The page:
# Natural log graph

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The graph of ln(4-x); I've thought of this in two ways; ln(-x+4) and ln -(x-4), using the former doesn't it reflect the graph in the y axis and then shift the graph 4 units in the negative x direction meaning it crossed the x axis at (-3,0)?

But when I use ln -(x-4) doesn't it reflect the graph in the y axis and shift it 4 units in the positive x direction meaning it crosses the x axis at (5,0)?

However the answer in the textbook is different. I know I can set x and y equal to zero and find out where it crosses the co-ordinate axis, but I want to work this out in terms of translations of graphs.

But when I use ln -(x-4) doesn't it reflect the graph in the y axis and shift it 4 units in the positive x direction meaning it crosses the x axis at (5,0)?

However the answer in the textbook is different. I know I can set x and y equal to zero and find out where it crosses the co-ordinate axis, but I want to work this out in terms of translations of graphs.

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#2

(Original post by

The graph of ln(4-x); I've thought of this in two ways; ln(-x+4) and ln -(x-4), using the former doesn't it reflect the graph in the y axis and then shift the graph 4 units in the negative x direction...

**NotNotBatman**)The graph of ln(4-x); I've thought of this in two ways; ln(-x+4) and ln -(x-4), using the former doesn't it reflect the graph in the y axis and then shift the graph 4 units in the negative x direction...

Start with

"Reflect the graph in the y axis" - this is a transformation

Call this new function then "shift the graph 4 units in the negative x direction" is a transformation .

Can you see your mistake?

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(Original post by

Let's try that.

Start with

"Reflect the graph in the y axis" - this is a transformation

Call this new function then "shift the graph 4 units in the negative x direction" is a transformation .

Can you see your mistake?

**notnek**)Let's try that.

Start with

"Reflect the graph in the y axis" - this is a transformation

Call this new function then "shift the graph 4 units in the negative x direction" is a transformation .

Can you see your mistake?

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#4

(Original post by

In the answers, it shows the graph crossing at x=3, but ln(-x-4) would cross at x=5 so I'm still confused.

**NotNotBatman**)In the answers, it shows the graph crossing at x=3, but ln(-x-4) would cross at x=5 so I'm still confused.

Does that make sense?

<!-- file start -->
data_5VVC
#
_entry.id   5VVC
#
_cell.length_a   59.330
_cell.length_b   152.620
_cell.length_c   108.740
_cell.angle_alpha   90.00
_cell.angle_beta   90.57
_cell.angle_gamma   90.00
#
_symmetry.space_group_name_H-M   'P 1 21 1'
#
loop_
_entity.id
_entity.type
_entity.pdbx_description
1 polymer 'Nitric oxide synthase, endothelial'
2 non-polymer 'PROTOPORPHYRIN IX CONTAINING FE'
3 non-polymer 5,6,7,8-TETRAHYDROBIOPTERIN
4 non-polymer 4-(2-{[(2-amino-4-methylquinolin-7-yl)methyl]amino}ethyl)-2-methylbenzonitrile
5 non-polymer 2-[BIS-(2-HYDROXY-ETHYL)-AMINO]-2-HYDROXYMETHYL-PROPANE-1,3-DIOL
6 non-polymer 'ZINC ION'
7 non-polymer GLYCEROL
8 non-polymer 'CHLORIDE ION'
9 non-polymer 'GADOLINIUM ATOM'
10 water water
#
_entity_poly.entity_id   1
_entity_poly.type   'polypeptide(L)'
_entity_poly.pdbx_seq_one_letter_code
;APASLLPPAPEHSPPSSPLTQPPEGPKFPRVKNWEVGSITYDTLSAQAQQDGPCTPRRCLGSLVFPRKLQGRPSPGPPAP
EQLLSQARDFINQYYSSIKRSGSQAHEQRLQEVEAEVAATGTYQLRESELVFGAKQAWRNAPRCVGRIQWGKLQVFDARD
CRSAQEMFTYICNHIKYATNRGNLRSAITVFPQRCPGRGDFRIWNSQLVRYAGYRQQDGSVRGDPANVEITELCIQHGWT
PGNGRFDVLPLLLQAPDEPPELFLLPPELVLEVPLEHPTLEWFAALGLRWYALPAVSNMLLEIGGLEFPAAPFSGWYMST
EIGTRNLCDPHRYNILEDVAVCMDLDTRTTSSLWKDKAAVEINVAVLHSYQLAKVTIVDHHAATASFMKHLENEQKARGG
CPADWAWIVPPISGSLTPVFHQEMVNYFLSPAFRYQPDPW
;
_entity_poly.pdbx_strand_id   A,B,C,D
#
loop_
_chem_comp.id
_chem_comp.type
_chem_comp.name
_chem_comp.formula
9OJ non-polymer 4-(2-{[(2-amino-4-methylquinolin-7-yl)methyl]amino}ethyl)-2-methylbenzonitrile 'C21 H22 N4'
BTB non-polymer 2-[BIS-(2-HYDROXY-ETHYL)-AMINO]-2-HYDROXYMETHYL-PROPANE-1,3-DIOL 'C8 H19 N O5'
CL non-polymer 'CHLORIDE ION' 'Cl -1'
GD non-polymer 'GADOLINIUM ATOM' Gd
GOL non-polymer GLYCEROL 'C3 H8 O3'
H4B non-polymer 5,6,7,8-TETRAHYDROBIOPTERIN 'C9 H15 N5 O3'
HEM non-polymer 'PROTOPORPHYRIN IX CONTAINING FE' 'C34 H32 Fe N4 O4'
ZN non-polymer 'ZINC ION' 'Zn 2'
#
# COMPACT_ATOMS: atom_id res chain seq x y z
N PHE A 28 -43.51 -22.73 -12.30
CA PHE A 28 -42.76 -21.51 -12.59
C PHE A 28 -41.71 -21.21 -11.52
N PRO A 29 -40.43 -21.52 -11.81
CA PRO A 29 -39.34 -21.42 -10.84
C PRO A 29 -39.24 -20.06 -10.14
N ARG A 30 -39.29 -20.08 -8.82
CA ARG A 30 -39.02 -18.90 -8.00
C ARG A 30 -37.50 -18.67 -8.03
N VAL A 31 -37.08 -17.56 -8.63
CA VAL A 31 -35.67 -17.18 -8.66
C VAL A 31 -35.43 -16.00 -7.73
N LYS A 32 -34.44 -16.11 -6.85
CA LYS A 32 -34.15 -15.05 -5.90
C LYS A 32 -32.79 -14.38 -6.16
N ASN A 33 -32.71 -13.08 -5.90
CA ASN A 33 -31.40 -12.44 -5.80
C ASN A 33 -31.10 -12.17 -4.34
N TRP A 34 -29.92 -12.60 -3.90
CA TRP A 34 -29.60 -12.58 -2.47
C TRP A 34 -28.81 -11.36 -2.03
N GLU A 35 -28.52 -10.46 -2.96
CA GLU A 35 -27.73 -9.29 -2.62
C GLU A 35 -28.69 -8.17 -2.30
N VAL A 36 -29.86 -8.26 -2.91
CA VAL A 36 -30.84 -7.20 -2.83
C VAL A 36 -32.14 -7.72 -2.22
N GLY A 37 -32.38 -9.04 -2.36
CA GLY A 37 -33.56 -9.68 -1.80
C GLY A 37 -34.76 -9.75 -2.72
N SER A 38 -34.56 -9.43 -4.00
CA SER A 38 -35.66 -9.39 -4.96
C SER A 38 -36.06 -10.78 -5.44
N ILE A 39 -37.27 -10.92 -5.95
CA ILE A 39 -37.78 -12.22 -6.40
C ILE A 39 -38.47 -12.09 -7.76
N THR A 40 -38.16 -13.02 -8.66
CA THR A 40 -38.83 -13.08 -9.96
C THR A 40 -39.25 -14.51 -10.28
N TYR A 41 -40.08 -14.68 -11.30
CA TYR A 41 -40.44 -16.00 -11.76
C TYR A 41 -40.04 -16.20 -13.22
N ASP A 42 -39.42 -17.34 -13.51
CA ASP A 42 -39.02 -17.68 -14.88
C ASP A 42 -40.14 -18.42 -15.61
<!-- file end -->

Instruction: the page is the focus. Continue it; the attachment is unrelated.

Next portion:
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(Original post by

The question asks you about ln(4-x) not ln(-x-4). My last post was to show you that if you apply the two transformations that you thought were correct to ln(x), you end up with ln(-x-4) and not ln(4-x). So your reasoning was incorrect.

Does that make sense?

**notnek**)The question asks you about ln(4-x) not ln(-x-4). My last post was to show you that if you apply the two transformations that you thought were correct to ln(x), you end up with ln(-x-4) and not ln(4-x). So your reasoning was incorrect.

Does that make sense?

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#6

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Yes, but how would I correctly apply transformations for this question?

**NotNotBatman**)Yes, but how would I correctly apply transformations for this question?

Now you can apply the appropriate transformations: Reflexion in the y-axis and translation of 4 units in the x direction.

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You need to forget about the ln(-x+4) and instead pull out the minus sign as you had already done: i.e. ln[-(x-4)]

Now you can apply the appropriate transformations: Reflexion in the y-axis and translation of 4 units in the x direction.

**razzor**)You need to forget about the ln(-x+4) and instead pull out the minus sign as you had already done: i.e. ln[-(x-4)]

Now you can apply the appropriate transformations: Reflexion in the y-axis and translation of 4 units in the x direction.

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#8

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Is there an order for transformation of graphs?

**NotNotBatman**)Is there an order for transformation of graphs?

In your scenario, you have f(-(x-4)) with f(x) = lnx.

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For a function of the form f(-(x+c)) where c is a constant, you should reflect first then translate.

In your scenario, you have f(-(x-4)) with f(x) = lnx.

**razzor**)For a function of the form f(-(x+c)) where c is a constant, you should reflect first then translate.

In your scenario, you have f(-(x-4)) with f(x) = lnx.

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